TQ: In Shattering the Ley, who was the easiest character to write and why? The hardest and why?
Joshua: Oh, the easiest character was Kara Tremain, my main character, mostly because she was the one who stepped forward and took control. She was the one who wanted to tell me her tale, and those characters are almost always the easiest to write, since in essence I’m just jotting down what they’re telling me. And those types of characters always get pissed and let you know it if you try to make them do things they don’t want or wouldn’t do. As for the hardest . . . I’d have to go with Baron Arent, the most powerful Baron in the Baronies of the plains, mostly because he was the one who saw the potential of the ley and seized it. He was difficult to write, because I didn’t want him to come off as insane or even unstable, yet I wanted him to be dangerous. It’s easy to write bad guys if they’re out of control, because they don’t have to have reasons for anything. It’s much harder to write an intelligent bad guy who totally believes that what he’s doing is right and be able to convince others (even the reader) that he’s right as well.
TQ: What's next?
Joshua: Ooo . . . you opened that box, eh? *rubs hands in glee* Well, of course there are the sequels to Shattering the Ley, tentatively titled Threading the Needle and Reaping the Aurora. I’m over halfway through the second book now (I hope) and am looking forward to the third. I also have a few anthology projects with Patricia Bray in the works. The first, called Clockwork Universe: Steampunk vs Aliens, is set to be released this July or August. And we’re developing another called Temporally Out of Order. Both have some spectacular authors as contributors, including some New York Times bestsellers. And then there are my own short stories, including one called “Daughter of the Sands” to be included in the anthology Apollo’s Daughters, out this fall. After that . . . who knows? I have at least three other series brewing inside my head now, two of which tie in with the Throne of Amenkor books. I’m certainly not short of ideas. If you want to keep track of everything, you can friend me on Facebook (search for Joshua B. Palmatier) or follow me on Twitter (@bentateauthor). Or you can find me at www.joshuapalmatier.com, www.benjamintate.com, or www.zombiesneedbrains.com. I also blog at jpsorrow.livejournal.com. (Yes, LiveJournal, I know. Don’t judge.)
TQ: Thank you for joining us at The Qwillery.
Joshua: Thanks for having me!
Shattering the Ley
Shattering the Ley 1
DAW, July 1, 2014
Hardcover and eBook, 496 pages
Erenthrall—sprawling city of light and magic, whose streets are packed with traders from a dozen lands and whose buildings and towers are grown and shaped in the space of a day.
At the heart of the city is the Nexus, the hub of a magical ley line system that powers Erenthrall. This ley line also links the city and the Baronial plains to rest of the continent and the world beyond. The Prime Wielders control the Nexus with secrecy and lies, but it is the Baron who controls the Wielders. The Baron also controls the rest of the Baronies through a web of brutal intimidation enforced by his bloodthirsty guardsmen and unnatural assasins.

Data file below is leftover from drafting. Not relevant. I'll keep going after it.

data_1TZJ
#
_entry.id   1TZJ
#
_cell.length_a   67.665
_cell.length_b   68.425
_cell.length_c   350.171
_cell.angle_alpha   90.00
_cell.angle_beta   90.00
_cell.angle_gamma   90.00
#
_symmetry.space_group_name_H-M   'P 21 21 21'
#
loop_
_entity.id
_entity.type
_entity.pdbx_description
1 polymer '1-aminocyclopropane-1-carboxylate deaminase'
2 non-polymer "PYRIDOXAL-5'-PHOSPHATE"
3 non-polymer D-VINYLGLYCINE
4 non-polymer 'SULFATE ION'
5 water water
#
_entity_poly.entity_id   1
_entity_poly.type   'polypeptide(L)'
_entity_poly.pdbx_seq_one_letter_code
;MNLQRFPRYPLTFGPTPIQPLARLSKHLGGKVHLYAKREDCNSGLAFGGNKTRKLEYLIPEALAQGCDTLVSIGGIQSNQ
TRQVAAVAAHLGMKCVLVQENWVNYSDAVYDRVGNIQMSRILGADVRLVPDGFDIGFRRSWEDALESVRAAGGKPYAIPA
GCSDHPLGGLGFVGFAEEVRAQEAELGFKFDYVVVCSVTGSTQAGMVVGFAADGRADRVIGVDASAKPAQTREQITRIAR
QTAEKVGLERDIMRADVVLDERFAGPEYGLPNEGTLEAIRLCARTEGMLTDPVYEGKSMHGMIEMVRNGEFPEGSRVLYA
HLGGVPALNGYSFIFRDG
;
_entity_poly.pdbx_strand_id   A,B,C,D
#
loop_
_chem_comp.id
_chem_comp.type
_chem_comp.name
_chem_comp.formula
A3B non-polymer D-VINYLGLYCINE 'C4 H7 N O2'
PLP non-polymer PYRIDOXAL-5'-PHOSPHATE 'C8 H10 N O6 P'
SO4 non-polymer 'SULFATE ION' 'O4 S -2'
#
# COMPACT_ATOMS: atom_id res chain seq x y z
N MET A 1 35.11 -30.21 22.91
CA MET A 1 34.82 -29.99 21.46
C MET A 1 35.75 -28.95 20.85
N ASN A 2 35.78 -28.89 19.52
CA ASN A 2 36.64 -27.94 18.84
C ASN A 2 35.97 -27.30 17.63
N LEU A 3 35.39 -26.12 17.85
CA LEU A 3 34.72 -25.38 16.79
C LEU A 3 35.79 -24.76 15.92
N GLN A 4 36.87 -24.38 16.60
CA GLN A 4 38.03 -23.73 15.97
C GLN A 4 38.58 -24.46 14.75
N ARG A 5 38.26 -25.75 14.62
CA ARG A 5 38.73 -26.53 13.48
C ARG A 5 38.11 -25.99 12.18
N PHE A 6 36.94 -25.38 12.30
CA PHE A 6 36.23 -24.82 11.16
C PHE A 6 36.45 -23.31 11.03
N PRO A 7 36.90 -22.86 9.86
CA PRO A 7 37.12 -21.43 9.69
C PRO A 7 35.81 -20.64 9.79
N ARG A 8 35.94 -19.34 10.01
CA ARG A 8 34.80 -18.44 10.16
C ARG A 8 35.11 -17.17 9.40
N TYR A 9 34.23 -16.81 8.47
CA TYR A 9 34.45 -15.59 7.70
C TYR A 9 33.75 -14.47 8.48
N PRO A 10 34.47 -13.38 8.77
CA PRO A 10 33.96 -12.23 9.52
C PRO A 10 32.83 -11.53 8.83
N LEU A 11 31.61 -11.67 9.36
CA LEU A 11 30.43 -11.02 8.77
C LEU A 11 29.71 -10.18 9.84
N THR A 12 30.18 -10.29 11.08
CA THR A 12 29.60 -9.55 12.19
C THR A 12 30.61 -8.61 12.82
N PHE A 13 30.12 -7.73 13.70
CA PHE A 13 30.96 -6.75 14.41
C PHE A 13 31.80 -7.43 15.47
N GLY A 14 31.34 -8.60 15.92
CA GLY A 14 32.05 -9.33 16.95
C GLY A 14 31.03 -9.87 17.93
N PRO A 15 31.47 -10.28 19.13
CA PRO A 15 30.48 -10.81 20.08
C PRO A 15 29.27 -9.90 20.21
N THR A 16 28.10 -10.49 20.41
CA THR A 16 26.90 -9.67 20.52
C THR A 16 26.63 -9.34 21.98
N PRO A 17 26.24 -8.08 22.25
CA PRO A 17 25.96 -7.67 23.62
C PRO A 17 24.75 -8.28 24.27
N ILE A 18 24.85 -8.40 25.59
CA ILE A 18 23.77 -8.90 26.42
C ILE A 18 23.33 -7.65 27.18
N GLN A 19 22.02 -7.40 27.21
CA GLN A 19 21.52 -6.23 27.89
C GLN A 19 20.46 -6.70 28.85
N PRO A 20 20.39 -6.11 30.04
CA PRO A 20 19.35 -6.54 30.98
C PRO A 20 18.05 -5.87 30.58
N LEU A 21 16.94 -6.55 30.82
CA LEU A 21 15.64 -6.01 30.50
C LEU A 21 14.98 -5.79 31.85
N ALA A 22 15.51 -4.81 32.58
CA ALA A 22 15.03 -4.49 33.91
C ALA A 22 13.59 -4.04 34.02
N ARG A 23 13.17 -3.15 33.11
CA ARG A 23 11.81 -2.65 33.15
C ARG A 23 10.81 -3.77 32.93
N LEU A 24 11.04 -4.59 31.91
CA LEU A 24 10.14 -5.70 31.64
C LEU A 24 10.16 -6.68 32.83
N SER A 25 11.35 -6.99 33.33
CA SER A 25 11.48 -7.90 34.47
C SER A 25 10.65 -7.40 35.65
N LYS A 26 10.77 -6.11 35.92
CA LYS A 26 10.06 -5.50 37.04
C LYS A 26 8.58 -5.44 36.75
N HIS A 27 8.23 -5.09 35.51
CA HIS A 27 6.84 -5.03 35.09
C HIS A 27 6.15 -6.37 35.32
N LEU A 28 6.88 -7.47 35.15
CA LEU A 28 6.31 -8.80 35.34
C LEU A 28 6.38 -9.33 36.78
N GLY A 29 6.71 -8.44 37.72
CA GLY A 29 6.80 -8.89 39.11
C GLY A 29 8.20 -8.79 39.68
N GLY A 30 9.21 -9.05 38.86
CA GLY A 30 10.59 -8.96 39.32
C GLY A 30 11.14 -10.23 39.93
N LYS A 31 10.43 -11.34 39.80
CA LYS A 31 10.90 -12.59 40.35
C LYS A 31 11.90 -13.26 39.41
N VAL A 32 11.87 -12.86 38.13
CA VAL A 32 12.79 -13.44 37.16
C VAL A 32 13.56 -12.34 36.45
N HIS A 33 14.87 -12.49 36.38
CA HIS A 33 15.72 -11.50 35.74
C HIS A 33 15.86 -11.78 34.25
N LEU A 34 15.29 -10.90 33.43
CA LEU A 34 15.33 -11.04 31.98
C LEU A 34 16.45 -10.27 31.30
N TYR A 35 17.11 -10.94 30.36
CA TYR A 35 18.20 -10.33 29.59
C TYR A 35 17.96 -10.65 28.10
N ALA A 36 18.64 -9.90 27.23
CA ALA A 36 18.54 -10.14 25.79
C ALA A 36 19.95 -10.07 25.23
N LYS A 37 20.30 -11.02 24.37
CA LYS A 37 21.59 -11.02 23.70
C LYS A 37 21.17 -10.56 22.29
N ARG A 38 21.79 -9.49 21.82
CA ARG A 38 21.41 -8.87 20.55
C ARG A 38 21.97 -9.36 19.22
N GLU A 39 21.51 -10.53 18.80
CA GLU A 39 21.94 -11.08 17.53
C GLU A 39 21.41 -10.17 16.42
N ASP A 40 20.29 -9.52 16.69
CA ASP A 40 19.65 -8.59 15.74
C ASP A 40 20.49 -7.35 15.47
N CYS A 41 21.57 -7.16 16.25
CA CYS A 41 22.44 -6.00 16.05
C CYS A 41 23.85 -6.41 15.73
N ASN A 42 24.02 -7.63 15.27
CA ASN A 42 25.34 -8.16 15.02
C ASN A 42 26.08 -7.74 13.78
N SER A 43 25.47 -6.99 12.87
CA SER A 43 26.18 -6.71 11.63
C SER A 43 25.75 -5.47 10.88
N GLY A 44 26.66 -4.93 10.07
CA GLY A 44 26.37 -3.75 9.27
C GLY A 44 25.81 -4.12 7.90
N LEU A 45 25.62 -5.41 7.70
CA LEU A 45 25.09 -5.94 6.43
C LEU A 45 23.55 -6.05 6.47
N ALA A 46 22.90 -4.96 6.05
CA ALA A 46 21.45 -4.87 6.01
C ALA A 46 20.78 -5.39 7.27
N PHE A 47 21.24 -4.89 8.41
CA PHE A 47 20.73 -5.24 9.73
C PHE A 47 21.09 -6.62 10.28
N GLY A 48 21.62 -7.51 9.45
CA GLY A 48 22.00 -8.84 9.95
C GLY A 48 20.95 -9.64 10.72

When the rebel Kormanley seek to destroy the ley system and the Baron’s chokehold, two people find themselves caught in the chaos that sweeps through Erenthrall and threatens the entire world: Kara Tremain, a young Wielder coming into her power, who discovers the forbidden truth behind the magic that powers the ley lines; and Alan Garrett, a recruit in the Baron’s guard, who learns that the city holds more mysteries and more danger than he could possibly have imagined . . . and who holds a secret within himself that could mean Erenthrall’s destruction -- or its salvation.
The Skewed Throne
Throne of Amenkor 1
DAW, November 7, 2006
Mass Market Paperback and eBook, 384 pages
Originally published in Hardcover
One young girl holds the fate of a city in her hands-If she fails, it spells her doom-and the end of her world.
Twice in the history of the city of Amenkor, the White Fire had swept over the land. Over a thousand years ago it came from the east, covering the entire city, touching everyone, leaving them unburned-but bringing madness in its wake, a madness that only ended with the death of the ruling Mistress of the city. Five years ago the Fire came again, and Amenkor has been spiraling into ruin ever since. The city’s only hope rests in the hands of a young girl, Varis, who has taught herself the art of survival and has been trained in the ways of the assassin. Venturing deep into the heart of Amenkor, Varis will face her harshest challenges and greatest opportunities. And it is here that she will either find her destiny-or meet her doom.
The Cracked Throne
Throne of Amenkor 2
DAW, November 6, 2007
Mass Market Paperback and eBook, 400 pages
Originally published in Hardcover
Ruled by the Mistress of the Skewed Throne, the city of Amenkor has weathered attacks by invaders and the plague of madness brought by the mysterious White Fire. On the brink of civil war and mass starvation, the city turns to an inexperienced new Mistress, an orphan who has risen from the slums to claim the power of the Skewed Throne. Can Varis harness her survival skills and save Amenkor from ultimate destruction?
The Vacant Throne
Throne of Amenkor 3
DAW, January 6, 2009
Mass Market Paperback and eBook, 480 pages
The thrilling final novel in a remarkable fantasy trilogy
Ruled by the Mistress of the Skewed Throne, the city of Amenkor has just survived a devastating invasion by the mysterious Chorl, paying a terrible price both in the loss of lives and destruction in the city itself. Yet perhaps the most crucial loss is the throne of Amenkor—the true seat of power in every sense—now totally drained of the magic, knowledge, life force, and memories of previous rulers. The city's only hope lies with its sometime ally, the city of Venitte, home to the only throne that is twin in power to Amenkor’s...
Joshua Palmatier is a professor of mathematics at SUNY College of Oneonta, and has published five books with DAW—the “Throne of Amenkor” series (The Skewed Throne, The Cracked Throne, The Vacant Throne), and the “Well of Sorrows” series (Well of Sorrows, Leaves of Flame) under the name Benjamin Tate. He has also published numerous short stories and, with Patricia Bray, he has edited two anthologies. Recently, he has become the founder/owner of a new small press called Zombies Need Brains LLC, which will focus on producing SF&F anthologies.